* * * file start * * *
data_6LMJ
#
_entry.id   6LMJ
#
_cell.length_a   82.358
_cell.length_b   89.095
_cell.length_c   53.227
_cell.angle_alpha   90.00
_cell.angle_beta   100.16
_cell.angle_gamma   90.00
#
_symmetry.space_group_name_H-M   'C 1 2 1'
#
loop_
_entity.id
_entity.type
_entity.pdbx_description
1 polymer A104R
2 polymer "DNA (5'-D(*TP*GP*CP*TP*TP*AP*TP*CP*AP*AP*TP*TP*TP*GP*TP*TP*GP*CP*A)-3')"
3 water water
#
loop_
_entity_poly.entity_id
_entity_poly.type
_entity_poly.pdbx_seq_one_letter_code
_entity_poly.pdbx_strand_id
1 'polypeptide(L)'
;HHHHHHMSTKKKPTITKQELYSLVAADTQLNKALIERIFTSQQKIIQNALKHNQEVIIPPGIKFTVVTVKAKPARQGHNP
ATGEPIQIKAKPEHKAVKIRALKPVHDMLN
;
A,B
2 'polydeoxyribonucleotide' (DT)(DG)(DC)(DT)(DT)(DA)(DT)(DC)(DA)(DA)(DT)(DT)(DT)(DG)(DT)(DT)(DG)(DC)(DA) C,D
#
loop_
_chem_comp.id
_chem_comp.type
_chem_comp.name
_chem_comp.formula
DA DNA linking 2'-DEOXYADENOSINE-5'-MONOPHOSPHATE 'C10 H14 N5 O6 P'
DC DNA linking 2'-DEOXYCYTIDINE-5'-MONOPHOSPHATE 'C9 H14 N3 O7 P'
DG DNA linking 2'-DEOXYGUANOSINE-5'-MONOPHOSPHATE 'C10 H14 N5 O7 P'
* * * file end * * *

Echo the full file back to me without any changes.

data_6LMJ
#
_entry.id   6LMJ
#
_cell.length_a   82.358
_cell.length_b   89.095
_cell.length_c   53.227
_cell.angle_alpha   90.00
_cell.angle_beta   100.16
_cell.angle_gamma   90.00
#
_symmetry.space_group_name_H-M   'C 1 2 1'
#
loop_
_entity.id
_entity.type
_entity.pdbx_description
1 polymer A104R
2 polymer "DNA (5'-D(*TP*GP*CP*TP*TP*AP*TP*CP*AP*AP*TP*TP*TP*GP*TP*TP*GP*CP*A)-3')"
3 water water
#
loop_
_entity_poly.entity_id
_entity_poly.type
_entity_poly.pdbx_seq_one_letter_code
_entity_poly.pdbx_strand_id
1 'polypeptide(L)'
;HHHHHHMSTKKKPTITKQELYSLVAADTQLNKALIERIFTSQQKIIQNALKHNQEVIIPPGIKFTVVTVKAKPARQGHNP
ATGEPIQIKAKPEHKAVKIRALKPVHDMLN
;
A,B
2 'polydeoxyribonucleotide' (DT)(DG)(DC)(DT)(DT)(DA)(DT)(DC)(DA)(DA)(DT)(DT)(DT)(DG)(DT)(DT)(DG)(DC)(DA) C,D
#
loop_
_chem_comp.id
_chem_comp.type
_chem_comp.name
_chem_comp.formula
DA DNA linking 2'-DEOXYADENOSINE-5'-MONOPHOSPHATE 'C10 H14 N5 O6 P'
DC DNA linking 2'-DEOXYCYTIDINE-5'-MONOPHOSPHATE 'C9 H14 N3 O7 P'
DG DNA linking 2'-DEOXYGUANOSINE-5'-MONOPHOSPHATE 'C10 H14 N5 O7 P'